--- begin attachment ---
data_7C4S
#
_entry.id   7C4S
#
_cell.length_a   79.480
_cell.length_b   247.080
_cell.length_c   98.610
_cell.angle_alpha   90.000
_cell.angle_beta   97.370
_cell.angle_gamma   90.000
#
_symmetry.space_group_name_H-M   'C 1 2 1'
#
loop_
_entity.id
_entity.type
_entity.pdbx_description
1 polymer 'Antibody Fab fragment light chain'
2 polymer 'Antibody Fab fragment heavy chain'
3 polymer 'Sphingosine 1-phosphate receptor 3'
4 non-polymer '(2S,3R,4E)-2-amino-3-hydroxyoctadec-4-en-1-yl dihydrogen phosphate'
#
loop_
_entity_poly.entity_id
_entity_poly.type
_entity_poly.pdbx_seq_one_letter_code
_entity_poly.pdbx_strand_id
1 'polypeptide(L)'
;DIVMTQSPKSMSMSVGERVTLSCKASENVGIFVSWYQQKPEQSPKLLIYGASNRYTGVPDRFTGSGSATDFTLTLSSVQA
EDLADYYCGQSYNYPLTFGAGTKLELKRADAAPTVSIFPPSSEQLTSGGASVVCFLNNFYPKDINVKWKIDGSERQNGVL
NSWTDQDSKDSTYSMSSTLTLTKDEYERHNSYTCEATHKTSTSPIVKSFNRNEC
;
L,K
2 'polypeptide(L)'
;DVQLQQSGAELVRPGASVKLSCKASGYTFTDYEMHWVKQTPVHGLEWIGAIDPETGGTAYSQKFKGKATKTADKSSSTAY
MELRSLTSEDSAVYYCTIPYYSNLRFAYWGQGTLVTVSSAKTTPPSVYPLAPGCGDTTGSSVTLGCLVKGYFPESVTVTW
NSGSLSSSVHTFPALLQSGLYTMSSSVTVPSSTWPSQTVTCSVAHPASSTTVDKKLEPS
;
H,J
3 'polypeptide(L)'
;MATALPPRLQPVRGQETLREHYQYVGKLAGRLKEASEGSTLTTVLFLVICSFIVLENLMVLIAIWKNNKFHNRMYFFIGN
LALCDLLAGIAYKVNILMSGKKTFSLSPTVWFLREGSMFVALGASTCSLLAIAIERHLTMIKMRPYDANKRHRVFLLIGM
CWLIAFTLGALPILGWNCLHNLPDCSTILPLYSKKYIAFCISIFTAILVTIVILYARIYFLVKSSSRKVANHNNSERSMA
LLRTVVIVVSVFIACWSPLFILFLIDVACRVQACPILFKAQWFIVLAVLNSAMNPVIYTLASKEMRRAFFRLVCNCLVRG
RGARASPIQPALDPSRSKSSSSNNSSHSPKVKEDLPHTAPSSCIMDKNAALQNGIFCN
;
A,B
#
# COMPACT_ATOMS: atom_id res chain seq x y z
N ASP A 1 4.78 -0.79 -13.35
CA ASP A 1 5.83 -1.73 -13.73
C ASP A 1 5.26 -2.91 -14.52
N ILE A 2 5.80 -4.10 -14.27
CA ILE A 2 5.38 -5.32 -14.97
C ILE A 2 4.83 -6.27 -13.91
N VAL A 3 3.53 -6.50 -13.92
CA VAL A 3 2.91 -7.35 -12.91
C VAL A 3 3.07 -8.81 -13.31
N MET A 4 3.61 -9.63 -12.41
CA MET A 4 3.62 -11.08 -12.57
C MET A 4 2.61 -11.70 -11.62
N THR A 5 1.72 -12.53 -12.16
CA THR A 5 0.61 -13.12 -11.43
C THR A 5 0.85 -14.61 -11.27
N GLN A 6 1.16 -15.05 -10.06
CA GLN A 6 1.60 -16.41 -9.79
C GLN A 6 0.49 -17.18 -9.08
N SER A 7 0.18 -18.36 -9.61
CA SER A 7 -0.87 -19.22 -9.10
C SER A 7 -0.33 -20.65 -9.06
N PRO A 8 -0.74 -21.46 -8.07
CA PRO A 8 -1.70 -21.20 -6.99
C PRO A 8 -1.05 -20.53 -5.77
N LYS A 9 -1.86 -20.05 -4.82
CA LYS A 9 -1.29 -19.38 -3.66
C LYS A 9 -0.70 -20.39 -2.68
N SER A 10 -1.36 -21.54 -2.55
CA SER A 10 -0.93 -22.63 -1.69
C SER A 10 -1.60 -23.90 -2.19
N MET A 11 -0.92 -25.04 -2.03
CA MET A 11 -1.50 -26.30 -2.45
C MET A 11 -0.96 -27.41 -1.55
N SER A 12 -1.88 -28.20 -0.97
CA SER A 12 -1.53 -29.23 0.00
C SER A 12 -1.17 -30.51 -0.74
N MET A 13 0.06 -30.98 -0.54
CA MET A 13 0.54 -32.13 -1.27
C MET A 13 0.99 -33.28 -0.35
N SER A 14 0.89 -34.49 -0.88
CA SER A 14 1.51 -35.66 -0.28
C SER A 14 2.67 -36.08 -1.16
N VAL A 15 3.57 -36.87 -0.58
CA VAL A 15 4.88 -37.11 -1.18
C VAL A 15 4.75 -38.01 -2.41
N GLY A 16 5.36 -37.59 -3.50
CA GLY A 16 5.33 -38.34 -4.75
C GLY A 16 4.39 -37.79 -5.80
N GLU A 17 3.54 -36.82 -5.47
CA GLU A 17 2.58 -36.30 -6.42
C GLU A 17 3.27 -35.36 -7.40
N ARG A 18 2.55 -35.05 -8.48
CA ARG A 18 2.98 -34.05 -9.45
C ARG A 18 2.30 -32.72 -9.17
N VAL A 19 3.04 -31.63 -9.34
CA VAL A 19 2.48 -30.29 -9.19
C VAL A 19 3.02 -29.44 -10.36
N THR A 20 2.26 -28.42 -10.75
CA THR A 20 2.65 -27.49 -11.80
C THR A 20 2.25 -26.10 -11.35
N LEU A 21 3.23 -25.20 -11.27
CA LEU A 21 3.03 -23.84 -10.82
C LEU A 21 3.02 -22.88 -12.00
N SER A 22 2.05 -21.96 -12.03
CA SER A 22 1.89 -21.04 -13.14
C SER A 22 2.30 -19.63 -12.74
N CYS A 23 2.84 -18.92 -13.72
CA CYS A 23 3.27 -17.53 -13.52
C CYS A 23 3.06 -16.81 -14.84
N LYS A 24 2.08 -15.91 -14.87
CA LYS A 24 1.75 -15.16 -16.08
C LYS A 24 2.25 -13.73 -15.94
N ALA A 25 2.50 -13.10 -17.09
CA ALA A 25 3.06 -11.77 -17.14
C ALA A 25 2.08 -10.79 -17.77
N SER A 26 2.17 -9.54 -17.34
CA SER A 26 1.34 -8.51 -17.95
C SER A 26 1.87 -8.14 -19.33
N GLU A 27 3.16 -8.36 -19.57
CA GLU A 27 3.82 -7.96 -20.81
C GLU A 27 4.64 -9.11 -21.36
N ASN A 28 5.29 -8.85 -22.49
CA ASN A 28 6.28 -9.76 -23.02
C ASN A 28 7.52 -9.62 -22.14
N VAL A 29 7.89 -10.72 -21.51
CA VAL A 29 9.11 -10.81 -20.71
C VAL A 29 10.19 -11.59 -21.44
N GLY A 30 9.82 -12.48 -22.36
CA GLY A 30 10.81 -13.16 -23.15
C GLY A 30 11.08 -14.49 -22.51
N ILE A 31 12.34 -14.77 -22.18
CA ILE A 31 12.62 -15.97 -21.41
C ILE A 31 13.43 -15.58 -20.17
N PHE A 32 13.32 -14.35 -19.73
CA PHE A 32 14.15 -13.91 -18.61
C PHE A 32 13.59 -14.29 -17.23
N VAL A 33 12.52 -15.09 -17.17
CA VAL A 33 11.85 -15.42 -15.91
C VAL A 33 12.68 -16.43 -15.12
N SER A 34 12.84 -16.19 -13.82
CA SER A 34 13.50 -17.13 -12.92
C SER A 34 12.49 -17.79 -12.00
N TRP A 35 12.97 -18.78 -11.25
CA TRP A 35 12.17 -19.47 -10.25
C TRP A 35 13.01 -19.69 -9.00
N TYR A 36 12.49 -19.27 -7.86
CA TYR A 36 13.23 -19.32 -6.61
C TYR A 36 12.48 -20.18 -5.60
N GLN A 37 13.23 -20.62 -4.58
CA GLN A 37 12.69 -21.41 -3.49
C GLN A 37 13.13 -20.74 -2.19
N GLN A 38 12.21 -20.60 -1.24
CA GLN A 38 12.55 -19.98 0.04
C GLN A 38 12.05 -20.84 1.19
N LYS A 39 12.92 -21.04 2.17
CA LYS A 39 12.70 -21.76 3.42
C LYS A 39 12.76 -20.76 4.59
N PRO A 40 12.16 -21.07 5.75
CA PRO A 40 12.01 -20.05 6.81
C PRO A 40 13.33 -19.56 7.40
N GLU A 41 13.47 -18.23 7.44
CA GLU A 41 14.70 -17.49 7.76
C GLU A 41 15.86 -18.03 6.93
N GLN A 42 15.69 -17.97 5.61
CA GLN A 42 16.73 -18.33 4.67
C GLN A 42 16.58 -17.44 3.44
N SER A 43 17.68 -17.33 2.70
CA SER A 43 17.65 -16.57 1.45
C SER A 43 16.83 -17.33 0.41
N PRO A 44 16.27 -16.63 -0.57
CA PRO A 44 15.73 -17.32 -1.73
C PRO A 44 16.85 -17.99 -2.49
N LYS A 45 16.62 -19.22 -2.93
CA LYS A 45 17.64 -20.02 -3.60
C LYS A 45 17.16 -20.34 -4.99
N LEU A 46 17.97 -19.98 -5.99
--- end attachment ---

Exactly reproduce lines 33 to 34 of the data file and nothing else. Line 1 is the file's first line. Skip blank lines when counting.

L,K
2 'polypeptide(L)'